Daily Briefs

Cooley Law names new assistant dean of admissions and financial aid

Western Michigan University-Cooley Law School has announced that Lena Q. Bailey, Psy.D, will become the school’s assistant dean of Admissions and Financial Aid, effective Jan. 2, 2019.

Bailey most recently served as director of admissions at Michigan State University's College of Osteopathic Medicine where she co-developed enrollment initiatives for the medical school's marketing and requirement efforts, implemented all typical admissions practices and advised students about financial aid.

Previously, Bailey lived in the Los Angeles area for 10 years, working in organizational development, strategic program advising, project management, training and recruitment. She also served as a therapeutic behavioral specialist.

Bailey received her B.A. in ethnic studies from Bowling Green State University, and her Psy.D. from Phillips Graduate University in California. She also holds certificates from California State University in project management, and from MSU in crucial conversations training, and understanding implicit bias.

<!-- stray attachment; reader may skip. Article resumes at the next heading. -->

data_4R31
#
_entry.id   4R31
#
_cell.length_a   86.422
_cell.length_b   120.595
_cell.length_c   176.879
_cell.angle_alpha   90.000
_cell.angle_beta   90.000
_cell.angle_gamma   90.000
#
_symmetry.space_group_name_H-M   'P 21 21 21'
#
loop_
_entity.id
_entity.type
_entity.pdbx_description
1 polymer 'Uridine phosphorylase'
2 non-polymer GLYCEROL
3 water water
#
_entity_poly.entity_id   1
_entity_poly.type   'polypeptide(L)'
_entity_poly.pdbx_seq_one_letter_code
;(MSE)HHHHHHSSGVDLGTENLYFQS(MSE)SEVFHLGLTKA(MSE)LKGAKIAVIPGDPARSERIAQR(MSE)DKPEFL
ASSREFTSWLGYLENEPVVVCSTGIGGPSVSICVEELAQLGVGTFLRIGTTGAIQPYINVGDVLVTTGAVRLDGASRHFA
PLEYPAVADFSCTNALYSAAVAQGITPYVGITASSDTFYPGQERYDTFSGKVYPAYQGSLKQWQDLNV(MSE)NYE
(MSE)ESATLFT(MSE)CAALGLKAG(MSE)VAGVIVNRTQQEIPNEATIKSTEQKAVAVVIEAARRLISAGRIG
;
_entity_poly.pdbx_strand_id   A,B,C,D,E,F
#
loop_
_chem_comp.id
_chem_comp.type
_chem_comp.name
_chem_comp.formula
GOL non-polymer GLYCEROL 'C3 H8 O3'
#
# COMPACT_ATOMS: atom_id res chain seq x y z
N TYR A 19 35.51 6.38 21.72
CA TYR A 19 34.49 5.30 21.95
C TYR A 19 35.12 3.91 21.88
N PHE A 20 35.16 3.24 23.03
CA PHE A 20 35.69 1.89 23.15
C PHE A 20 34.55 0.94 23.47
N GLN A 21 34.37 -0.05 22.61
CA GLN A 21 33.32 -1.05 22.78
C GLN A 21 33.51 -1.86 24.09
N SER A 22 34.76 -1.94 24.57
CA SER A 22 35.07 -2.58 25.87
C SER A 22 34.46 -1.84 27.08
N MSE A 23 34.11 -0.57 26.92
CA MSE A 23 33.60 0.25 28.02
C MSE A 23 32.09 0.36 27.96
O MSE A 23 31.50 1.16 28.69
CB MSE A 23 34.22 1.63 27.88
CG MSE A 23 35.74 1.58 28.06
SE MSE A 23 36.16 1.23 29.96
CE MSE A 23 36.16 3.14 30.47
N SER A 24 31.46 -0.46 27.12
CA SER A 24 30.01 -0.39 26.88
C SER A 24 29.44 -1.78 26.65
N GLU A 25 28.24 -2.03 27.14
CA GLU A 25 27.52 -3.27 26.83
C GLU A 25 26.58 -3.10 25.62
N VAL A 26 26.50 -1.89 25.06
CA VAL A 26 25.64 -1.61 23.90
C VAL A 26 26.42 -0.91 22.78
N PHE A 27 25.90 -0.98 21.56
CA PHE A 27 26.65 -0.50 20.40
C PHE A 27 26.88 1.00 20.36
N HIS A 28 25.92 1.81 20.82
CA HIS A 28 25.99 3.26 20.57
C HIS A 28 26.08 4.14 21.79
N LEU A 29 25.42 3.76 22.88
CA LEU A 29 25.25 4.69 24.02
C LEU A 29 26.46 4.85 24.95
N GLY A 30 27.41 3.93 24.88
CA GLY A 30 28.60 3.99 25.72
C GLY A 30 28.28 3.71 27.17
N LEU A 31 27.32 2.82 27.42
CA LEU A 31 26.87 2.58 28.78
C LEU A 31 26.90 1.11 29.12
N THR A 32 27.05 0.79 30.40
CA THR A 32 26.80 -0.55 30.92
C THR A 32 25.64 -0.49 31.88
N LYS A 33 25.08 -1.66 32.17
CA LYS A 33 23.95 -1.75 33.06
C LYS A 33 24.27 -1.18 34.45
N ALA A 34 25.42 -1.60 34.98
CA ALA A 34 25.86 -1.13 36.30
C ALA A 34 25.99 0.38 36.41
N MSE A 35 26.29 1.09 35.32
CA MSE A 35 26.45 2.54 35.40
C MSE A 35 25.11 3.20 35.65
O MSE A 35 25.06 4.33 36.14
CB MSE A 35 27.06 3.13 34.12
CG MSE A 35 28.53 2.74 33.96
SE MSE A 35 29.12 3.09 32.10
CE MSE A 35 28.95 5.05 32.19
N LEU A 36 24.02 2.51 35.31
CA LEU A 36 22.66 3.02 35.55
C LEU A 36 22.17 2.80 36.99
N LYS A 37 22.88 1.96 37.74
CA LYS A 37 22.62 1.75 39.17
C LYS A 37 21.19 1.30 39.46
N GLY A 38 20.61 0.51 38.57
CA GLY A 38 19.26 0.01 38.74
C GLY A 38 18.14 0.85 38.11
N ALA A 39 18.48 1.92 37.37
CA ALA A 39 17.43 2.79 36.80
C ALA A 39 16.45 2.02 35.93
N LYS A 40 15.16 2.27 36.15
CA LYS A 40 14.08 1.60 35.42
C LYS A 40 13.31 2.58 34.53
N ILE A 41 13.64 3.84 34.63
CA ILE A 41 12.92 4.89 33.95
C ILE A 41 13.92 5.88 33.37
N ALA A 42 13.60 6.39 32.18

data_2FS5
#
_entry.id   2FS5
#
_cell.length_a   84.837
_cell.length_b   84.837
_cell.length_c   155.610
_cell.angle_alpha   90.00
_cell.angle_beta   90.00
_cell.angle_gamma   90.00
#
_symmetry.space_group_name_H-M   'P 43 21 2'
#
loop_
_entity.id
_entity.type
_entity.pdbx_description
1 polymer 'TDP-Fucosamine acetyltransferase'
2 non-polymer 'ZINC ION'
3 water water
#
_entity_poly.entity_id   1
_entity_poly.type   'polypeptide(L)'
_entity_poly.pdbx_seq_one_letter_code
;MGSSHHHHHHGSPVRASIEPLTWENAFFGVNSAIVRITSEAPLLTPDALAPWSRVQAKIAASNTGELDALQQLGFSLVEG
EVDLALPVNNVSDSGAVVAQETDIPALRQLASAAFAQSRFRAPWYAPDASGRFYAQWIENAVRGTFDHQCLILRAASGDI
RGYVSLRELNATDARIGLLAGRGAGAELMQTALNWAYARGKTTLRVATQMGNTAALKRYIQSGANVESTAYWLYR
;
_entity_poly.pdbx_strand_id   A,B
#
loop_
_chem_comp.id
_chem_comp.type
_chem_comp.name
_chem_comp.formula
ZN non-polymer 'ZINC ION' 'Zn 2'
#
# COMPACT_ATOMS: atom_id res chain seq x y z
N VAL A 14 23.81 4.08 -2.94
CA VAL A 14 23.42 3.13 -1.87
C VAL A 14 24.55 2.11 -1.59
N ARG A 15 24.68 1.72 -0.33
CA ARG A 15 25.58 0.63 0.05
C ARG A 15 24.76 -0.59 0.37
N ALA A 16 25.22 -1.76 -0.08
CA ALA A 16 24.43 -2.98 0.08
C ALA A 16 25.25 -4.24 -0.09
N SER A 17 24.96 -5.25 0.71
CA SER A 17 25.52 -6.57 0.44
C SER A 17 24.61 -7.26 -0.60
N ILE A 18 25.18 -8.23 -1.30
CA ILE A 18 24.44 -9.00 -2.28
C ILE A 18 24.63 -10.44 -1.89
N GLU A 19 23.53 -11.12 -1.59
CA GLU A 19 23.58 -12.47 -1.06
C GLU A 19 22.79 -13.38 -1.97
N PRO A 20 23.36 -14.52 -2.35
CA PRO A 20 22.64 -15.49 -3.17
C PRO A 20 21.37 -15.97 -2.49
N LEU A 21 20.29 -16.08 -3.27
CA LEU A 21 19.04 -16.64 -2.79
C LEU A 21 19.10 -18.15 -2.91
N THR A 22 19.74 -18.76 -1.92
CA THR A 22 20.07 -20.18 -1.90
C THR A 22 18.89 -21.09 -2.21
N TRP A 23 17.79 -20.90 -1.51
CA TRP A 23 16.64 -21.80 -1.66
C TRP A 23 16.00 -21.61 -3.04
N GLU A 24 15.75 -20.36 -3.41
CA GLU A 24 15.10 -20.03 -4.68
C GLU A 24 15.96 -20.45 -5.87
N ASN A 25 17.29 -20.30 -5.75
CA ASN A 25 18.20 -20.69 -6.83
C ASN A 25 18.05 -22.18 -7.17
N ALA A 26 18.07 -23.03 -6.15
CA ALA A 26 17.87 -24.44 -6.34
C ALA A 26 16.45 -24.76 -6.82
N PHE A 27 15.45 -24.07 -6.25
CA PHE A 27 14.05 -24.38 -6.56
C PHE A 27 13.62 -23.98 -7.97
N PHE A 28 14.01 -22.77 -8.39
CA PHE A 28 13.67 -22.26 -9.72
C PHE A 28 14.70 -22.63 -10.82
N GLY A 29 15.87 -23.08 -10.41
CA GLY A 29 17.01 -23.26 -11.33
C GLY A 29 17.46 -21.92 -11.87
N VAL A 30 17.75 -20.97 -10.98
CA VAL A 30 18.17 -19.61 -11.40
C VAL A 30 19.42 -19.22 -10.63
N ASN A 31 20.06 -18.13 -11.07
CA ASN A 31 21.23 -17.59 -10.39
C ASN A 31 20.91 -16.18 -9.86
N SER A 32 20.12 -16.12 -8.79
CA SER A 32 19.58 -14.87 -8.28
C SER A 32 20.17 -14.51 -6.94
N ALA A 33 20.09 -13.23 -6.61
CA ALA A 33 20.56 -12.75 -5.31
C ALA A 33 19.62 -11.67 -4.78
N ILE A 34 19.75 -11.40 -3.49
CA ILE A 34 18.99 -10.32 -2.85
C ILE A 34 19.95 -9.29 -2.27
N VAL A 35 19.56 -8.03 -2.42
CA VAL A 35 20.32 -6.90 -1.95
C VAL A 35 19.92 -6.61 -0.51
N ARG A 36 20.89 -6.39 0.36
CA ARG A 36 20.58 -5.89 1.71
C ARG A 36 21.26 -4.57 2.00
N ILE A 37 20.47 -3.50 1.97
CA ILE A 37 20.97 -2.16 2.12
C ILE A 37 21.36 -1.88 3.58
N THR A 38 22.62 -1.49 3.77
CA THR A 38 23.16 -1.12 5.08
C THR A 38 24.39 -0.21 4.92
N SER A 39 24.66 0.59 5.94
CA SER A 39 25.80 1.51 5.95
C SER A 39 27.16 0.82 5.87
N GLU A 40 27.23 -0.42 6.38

Wayne State seeks  to revive neglected, worthy words

DETROIT (AP) — A Detroit university thinks it knows the cure for anhedonia: rescuing words that have fallen out of linguistic favor.

Wayne State University on Wednesday released its annual Word Warriors list. It includes “anhedonia,” which means inability to feel pleasure.

Other “worthy” words it wants to see back in circulation include “fubsy,” which means fat and squat, “salubrious,” meaning healthy, and “anechdoche,” defined as a conversation in which everyone is talking but no one is listening.

The list, in its 10th year, consists of submissions from the university and the public.


Michigan’s minimum wage will go up 20 cents to $9.45 an hour

LANSING, Mich. (AP) — Michigan’s minimum wage will soon increase by 20 cents an hour.

The increase takes effect in late March and will make the minimum wage $9.45, up from $9.25.  The boost comes amid political wrangling that’s expected to continue into court.

The $9.25 minimum wage had been set to increase by an inflationary amount this April. But a ballot drive gathered signatures for an initiative to set it at $10 this year and ultimately $12 in 2022.

Republican lawmakers adopted the citizens’ initiative only to recently scale it back with outgoing Gov. Rick Snyder.